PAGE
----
NUMBER 808 • 17 AUGUST • NEGLECT
Neglect is the failure to protect a child from exposure to any kind of danger, or persistent failure to carry out important aspects of care. Neglect is widely recognised as the most common form of child maltreatment and involves serious deficiencies in parents' or caretakers' provision of attention, stimulation,emotional availability, food, clothing, shelter, hygiene, nutrition, supervision, medical care or education that may result in actual or potential harm to the child (Gaudin, 1993; Gaudin et aI., 1996; Black & Dubowitz, 1999; Crittenden, 1999; English, 1999; Zuravin, 1999; Iwaniec & McSherry, 2002).
Because neglected children are not seen as frequently as is necessary for adequate child care and health supervision, their health problems may be recognised later, necessary medical treatment postponed or not given, and immunisations not given or delayed, all of which predispose children to poor health (Johnson, 1993; Dubowitz, 1999). Neglect can also have deleterious effects on the management of chronic childhood health outcomes, many of which require adherence to demanding treatment regimens to ensure optimal health. Neglected children have been shown to have behavioural problems and conduct disorders, problems in social relationships and less competent behaviour. They stand out among their peers for their diminished self-esteem, lack of confidence, general unhappiness and low school achievement (Kendall-Tackett & Eckenrode, 1996; Kendall-Tackett, 1997). They tend to be passive and exhibit some of the characteristics of learned helplessness, although angry outbursts and noncompliance are also characteristic of neglected children. Some have suggested that neglect is more likely to victimise younger children than adolescents because older children are less exclusively dependent on their caregivers for the physical, nutritional, medical and other kinds of care they need (Mraovich & Wilson, 1999). However, older children who are abandoned and adolescents who are literally thrown out of their homes constitute an increasing concern among the population of neglected children (Browne & Falshaw, 1998).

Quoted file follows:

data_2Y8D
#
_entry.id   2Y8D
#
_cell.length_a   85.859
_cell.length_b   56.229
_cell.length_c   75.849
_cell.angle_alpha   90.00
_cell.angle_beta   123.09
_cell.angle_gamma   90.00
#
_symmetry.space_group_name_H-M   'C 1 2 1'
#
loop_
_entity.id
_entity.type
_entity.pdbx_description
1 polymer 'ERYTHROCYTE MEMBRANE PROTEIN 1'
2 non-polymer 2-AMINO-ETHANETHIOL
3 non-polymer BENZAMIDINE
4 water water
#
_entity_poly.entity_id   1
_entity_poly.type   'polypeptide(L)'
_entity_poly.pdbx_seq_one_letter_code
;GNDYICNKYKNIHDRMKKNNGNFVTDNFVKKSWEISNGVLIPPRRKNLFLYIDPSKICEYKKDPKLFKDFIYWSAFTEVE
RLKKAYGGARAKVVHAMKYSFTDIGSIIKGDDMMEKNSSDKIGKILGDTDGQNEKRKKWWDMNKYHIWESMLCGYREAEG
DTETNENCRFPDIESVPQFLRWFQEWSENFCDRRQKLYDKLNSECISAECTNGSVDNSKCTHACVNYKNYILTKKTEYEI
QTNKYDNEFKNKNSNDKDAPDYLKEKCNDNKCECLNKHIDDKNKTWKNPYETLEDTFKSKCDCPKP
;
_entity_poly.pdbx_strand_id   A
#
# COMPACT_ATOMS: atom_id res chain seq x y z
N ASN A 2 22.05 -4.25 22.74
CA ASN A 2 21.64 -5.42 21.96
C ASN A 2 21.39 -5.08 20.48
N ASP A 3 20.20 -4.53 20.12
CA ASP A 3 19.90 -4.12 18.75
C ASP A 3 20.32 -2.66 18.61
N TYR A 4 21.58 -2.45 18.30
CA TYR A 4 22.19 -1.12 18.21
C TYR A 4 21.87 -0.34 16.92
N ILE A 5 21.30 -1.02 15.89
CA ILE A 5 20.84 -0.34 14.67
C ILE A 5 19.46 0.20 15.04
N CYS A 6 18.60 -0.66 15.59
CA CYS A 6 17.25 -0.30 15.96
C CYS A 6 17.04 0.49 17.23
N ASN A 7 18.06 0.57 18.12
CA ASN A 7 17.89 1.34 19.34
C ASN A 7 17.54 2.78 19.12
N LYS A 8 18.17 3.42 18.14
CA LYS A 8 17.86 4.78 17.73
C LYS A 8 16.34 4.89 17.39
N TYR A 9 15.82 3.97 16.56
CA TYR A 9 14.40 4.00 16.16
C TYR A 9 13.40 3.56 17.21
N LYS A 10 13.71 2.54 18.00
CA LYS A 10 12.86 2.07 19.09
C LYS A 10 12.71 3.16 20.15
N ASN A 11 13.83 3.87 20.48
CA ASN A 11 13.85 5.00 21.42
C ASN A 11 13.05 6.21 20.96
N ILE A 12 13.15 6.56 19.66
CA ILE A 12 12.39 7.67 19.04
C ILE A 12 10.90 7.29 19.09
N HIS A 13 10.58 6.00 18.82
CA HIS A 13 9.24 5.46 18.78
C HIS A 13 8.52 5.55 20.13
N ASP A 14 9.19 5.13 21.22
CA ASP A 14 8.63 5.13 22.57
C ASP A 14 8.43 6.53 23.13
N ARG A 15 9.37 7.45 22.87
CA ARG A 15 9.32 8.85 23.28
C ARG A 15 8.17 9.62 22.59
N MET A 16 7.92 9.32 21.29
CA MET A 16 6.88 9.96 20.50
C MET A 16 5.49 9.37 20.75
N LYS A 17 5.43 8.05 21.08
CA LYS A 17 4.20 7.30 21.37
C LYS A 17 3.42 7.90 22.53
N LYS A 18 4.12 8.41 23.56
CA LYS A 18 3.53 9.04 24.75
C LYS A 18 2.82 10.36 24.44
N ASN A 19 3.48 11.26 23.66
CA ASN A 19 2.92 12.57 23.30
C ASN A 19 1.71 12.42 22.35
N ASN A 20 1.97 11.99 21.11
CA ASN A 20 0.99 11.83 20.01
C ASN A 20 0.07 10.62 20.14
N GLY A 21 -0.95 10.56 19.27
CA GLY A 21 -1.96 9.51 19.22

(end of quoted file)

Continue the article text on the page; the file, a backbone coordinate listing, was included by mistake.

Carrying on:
Table 4. Characteristics of active rejection and passive neglect (
shaming the child
Active rejection Angry and hostile response to child's distress (e.g. crying, being upset, sad, withdrawn)
Hostile interaction, commanding instead of requesting, screaming at the child, frequent telling off,
Keeping physical distance (not picking up, sitting on the lap, cuddling, touching, etc.)
Never satisfied with the child's performance
Never showing pleasure in child's achievement (praising)
periods of time, locking in the cupboards, pantry, shed, cruel punishment (depriving of food, treats like sweets, crisps, etc.)
Punitive discipline, smacking for minor misbehaviour, putting child to different room for long
Never playing or including the child in different activities
Distancing the child from the rest of the family and peer group
Passive neglect (physical and emotional)
Child is not dressed properly
Child is not washed, bathed, is dirty and smelly
Lack of routine in sleeping, eating, etc.
Child is not fed regularly or given right food
Lack of adequate protection (fire, water, dangerous objects)
Child is left alone
Not responding to child's signals of distress
Lack of stimulation (picking up, talking to, playing with)
Intervention in cases of physical neglect may focus on economic assistance to families and also in parent training or parental education programmes. Quite often emotional abuse and neglect are referred to together and yet they are different in nature, both as far as parental behaviour is concerned and the impact on the child (see Table 4). Emotional abuse involves active parental hostility, inducing pain, anxiety and fear in the child, whereas neglect refers to passive omission of parental psychological nurturing, availability, lack of interest in the child, and absence of attention and stimulation.
Sneddon, H. (2003) The Effects of Maltreatment on Children's Health and Well-Being. Child Care in Practice, Vol. 9, No.3 pp 243-245